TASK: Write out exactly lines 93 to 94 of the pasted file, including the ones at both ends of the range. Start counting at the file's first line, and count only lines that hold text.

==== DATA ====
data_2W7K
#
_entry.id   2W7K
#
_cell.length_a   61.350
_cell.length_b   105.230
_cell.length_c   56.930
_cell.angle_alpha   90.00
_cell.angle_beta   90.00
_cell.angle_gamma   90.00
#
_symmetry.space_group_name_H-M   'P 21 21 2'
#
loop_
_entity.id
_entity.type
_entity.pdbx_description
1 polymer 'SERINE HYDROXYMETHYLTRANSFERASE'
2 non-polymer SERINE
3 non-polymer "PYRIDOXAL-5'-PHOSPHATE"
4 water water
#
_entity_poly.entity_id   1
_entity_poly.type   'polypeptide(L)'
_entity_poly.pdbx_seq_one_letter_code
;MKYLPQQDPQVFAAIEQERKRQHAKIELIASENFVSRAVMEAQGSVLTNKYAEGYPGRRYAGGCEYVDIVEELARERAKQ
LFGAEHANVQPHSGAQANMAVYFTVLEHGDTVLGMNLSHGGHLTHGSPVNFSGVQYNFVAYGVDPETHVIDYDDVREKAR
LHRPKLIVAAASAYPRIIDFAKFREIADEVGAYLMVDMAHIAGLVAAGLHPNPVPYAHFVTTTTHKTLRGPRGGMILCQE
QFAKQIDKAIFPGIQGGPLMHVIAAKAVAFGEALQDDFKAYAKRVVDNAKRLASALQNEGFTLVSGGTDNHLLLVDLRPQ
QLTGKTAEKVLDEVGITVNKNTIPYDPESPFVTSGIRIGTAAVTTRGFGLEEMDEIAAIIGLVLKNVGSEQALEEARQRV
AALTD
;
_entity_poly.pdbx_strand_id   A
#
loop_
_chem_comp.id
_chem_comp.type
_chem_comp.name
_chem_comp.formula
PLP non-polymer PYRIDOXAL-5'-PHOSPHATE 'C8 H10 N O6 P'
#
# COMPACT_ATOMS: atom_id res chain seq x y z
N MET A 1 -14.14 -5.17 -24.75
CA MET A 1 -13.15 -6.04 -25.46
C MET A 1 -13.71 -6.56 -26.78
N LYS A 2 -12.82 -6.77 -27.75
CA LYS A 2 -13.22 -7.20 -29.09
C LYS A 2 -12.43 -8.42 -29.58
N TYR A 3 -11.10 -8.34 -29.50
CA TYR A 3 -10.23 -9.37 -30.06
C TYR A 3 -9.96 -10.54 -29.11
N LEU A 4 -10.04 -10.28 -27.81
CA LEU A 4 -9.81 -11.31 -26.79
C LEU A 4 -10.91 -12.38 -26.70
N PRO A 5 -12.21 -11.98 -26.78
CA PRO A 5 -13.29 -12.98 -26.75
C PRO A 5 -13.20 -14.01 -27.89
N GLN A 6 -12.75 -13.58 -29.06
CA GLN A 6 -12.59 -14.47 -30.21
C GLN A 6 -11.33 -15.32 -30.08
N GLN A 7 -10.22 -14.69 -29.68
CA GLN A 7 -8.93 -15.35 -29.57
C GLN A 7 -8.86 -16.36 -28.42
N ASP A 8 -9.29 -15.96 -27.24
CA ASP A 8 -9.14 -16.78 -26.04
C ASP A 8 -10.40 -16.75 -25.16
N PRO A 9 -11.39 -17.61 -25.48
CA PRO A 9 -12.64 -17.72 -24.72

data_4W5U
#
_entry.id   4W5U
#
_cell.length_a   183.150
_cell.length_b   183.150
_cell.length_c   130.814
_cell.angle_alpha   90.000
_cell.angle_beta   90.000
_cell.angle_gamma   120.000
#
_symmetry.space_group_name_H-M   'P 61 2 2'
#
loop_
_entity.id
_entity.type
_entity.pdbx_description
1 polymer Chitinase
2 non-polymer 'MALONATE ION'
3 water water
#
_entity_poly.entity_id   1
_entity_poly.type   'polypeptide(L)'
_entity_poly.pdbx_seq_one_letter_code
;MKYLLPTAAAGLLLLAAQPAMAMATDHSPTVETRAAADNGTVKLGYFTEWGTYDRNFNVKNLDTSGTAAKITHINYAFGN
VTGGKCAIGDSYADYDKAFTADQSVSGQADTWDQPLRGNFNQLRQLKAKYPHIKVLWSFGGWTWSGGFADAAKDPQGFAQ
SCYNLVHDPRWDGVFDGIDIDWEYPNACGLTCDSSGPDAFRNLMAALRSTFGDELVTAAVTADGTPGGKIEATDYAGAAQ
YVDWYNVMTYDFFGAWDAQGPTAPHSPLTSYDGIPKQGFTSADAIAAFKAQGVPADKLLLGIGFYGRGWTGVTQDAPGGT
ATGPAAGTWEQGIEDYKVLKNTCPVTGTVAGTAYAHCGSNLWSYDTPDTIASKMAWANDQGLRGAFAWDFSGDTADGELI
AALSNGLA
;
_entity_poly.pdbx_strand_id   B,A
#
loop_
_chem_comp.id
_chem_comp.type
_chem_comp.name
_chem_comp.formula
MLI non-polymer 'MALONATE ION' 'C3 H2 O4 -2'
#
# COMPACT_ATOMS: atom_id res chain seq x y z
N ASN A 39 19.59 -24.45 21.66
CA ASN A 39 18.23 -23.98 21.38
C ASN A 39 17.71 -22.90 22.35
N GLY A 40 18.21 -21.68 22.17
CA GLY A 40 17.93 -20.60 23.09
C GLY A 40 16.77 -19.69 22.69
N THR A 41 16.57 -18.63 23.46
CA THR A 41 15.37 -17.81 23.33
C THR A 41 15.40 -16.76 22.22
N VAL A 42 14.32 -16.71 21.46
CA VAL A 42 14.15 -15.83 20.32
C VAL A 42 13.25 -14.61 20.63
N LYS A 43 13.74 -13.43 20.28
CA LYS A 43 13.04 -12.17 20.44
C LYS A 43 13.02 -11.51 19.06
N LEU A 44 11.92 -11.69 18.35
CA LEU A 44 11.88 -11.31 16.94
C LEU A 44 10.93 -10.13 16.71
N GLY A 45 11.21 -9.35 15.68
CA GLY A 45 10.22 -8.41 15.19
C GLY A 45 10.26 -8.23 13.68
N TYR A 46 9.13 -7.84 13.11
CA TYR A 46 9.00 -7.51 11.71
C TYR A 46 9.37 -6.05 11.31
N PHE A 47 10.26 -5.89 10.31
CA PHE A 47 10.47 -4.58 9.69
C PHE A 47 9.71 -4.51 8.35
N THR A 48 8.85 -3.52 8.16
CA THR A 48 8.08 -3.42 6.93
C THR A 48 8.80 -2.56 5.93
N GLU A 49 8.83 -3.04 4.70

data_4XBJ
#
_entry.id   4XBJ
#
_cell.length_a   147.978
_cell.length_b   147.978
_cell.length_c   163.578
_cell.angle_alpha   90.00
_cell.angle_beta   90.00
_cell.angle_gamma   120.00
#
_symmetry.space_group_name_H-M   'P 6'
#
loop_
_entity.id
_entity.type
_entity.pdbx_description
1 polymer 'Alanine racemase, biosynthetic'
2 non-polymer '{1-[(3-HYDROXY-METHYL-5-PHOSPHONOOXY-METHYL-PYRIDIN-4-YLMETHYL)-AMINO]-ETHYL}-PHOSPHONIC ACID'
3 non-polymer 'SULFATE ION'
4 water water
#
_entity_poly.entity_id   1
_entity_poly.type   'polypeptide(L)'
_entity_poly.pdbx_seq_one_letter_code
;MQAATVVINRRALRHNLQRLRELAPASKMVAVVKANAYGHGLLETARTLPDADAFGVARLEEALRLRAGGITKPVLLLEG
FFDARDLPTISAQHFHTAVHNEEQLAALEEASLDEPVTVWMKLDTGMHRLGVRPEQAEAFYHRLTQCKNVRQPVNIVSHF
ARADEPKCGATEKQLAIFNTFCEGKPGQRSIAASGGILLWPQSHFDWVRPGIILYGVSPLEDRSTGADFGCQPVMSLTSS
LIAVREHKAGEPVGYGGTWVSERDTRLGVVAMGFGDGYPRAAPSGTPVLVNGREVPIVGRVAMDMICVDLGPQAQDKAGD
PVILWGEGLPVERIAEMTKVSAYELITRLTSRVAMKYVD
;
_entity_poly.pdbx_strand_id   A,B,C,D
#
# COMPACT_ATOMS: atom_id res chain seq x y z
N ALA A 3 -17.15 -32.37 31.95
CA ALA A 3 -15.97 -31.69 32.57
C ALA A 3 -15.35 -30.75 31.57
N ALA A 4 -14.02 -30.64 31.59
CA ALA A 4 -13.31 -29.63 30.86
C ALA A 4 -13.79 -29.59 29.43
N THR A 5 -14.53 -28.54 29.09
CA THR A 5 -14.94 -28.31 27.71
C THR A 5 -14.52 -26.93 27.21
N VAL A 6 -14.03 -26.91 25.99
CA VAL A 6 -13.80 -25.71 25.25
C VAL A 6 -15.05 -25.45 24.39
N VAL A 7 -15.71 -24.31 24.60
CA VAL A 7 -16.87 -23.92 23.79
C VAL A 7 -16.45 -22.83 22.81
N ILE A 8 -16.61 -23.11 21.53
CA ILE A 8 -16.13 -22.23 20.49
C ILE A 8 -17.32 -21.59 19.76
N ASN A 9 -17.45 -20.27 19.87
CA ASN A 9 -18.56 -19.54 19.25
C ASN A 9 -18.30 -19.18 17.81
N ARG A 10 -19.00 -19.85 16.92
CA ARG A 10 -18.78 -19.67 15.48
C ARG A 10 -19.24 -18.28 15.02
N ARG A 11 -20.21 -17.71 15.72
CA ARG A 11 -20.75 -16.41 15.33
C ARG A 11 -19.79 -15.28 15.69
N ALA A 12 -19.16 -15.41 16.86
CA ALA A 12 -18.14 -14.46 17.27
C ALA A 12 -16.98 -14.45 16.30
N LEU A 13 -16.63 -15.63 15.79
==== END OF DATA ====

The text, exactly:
;MKYLLPTAAAGLLLLAAQPAMAMATDHSPTVETRAAADNGTVKLGYFTEWGTYDRNFNVKNLDTSGTAAKITHINYAFGN
VTGGKCAIGDSYADYDKAFTADQSVSGQADTWDQPLRGNFNQLRQLKAKYPHIKVLWSFGGWTWSGGFADAAKDPQGFAQ